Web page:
Wednesday, July 7, 2010

Spotlight On: Teaching Artists

The youth program here at Seattle Public Theater is nothing if not extensive. It runs year-round, with camps for young children, school residencies, acting workshops for all ages, and full productions for our middle school and high school students. And it explodes during the summer, when we have 10 straight weeks of youth theatre, morning until night, including three middle school productions, two high school productions, and our annual Senior Show!

None of this would be possible without our legion of talented and committed teaching artists. Led by Artistic and Education Director Shana Bestock, Seattle Public Theater has a team of some of the best teaching artists in the Seattle area. For this week’s Spotlight feature, we interviewed Kaya Wynn, one of our newest teaching artists and an alumni of the youth program. Here are some excerpts from that interview.

Backstage at SPT: How did you get started in acting?
Kaya: When I was really little my sister and I used to put on plays for my parents, but my real reason for wanting to act comes from my grandmother, Peggy Webber. She started acting when she was very young. While she is primarily a voice actress, she has also been in films and on the stage. When I was growing up I would listen to the radio plays she both acted in and produced and my mom would tell my sisters and me stories about the different plays she my grandmother was in. I started doing drama camps when I was very little, and musicals in elementary and middle school. In 8th grade, I did my first show at SPT, All in the Timing, and I’ve been here ever since.

Backstage: How did you get started as a teaching artist?
Kaya: One summer, I was performing in Midsummer Night’s Dream with the youth program. I babysat the 6-year old playing the Changeling Child. Shana suggested that I assist teaching artists with camps,- During my senior year, she asked me to do some short workshops at Seattle Children’s Museum. I loved leading my own classes so much that I asked to teach my own camp. I started out with two, taught three last year, and am now teaching five this summer.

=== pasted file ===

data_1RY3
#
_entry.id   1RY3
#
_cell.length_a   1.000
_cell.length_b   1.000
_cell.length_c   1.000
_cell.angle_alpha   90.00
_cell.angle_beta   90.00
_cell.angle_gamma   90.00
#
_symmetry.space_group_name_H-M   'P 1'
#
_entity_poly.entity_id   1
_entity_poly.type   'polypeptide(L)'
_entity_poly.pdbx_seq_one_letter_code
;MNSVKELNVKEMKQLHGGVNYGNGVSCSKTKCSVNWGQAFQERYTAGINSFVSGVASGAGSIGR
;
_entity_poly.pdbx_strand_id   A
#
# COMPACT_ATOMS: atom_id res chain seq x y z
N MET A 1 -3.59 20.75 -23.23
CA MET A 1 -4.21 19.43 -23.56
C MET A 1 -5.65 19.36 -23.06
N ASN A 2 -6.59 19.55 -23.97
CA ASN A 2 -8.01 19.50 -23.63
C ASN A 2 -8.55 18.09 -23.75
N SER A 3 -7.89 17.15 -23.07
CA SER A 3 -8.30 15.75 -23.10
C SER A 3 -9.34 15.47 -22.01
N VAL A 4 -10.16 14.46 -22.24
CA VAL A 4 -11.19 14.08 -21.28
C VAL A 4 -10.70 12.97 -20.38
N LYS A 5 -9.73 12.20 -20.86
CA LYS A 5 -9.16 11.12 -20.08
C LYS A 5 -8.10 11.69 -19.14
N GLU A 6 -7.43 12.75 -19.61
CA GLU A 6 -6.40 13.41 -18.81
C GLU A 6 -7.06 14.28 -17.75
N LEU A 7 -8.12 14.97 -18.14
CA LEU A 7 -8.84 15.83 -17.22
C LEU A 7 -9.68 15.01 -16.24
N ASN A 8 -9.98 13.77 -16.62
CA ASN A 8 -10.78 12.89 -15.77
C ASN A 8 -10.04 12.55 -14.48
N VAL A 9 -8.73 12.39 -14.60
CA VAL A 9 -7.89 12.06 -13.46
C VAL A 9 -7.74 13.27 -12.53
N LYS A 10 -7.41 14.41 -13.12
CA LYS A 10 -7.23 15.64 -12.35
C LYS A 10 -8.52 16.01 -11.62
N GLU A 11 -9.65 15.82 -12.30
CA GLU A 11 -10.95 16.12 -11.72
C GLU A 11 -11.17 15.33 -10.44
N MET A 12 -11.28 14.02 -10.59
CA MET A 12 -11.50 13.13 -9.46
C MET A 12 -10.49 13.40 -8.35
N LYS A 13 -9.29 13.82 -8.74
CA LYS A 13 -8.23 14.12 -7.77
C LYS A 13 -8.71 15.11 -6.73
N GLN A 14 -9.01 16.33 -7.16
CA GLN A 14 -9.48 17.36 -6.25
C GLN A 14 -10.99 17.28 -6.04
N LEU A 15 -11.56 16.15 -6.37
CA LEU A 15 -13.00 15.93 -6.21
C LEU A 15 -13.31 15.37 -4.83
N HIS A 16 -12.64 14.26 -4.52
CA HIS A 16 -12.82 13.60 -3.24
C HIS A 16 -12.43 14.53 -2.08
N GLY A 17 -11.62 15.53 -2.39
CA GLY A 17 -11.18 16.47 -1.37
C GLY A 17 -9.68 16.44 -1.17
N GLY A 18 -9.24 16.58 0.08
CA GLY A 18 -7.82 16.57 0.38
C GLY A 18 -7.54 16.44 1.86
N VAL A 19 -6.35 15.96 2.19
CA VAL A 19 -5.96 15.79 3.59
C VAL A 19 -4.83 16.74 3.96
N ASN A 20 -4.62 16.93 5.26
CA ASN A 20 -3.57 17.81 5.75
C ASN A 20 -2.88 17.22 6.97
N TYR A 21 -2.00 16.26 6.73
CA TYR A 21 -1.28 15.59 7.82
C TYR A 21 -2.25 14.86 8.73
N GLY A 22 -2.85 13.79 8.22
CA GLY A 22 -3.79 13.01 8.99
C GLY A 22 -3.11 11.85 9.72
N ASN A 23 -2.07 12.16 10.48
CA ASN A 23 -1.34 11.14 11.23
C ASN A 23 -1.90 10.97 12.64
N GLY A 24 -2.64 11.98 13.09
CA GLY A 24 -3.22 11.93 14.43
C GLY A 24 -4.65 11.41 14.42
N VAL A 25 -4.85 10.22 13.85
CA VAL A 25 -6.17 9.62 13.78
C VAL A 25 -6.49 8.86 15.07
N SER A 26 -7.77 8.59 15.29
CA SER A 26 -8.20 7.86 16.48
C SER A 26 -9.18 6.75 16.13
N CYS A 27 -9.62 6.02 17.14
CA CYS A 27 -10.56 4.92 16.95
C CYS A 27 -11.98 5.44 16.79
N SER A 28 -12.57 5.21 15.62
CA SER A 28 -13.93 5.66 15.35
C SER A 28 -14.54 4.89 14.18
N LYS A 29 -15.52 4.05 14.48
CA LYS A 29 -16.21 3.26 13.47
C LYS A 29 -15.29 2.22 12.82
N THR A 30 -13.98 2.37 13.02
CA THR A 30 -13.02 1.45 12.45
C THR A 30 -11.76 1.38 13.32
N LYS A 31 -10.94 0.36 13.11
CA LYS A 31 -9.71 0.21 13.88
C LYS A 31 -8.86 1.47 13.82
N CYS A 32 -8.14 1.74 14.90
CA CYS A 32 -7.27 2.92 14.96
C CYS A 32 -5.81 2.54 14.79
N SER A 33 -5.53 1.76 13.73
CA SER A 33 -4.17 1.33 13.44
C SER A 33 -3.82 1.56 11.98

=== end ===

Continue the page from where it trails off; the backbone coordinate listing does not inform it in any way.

Backstage: Is being a teaching artist your primary career path?
Kaya: I will be attending New York University starting this fall to study Educational Theatre. I have come to appreciate how little theater and the arts are recognized in schools, which is incredibly unfortunate. Children are losing their imaginations because they are being pushed to sit at a desk, and to get ready to for the next step in their education. Many kids don’t realize that learning can be fun and that they don’t need to leave their creativity at the door when they enter a school. My dream is to found my own school where the arts and education go hand-in-hand. I always want to teach.

Backstage: What is one of your favorite memories of teaching at SPT?
Kaya: One aspect of my camps that I am very proud of is the script that I write with my students. We take the stories we’re reading and we come up with a story and characters that they want to play. That evening I write the kids a script using all of their ideas and characters. One little girl loved this experience so much that she has started writing her own plays.

Thanks Kaya! And thank you to all of our brilliant teaching artists. We couldn’t do it without you!


  1. I believe there is a typo in your article - the workshops and camps are not being taught at the Seattle Children's Museum.

  2. It's not quite a typo, just a bit unclear--Kaya did teach some short workshops at Seattle Children's Museum at first, but her full camps and classes now are at Seattle Public Theater. Good eye, though! :)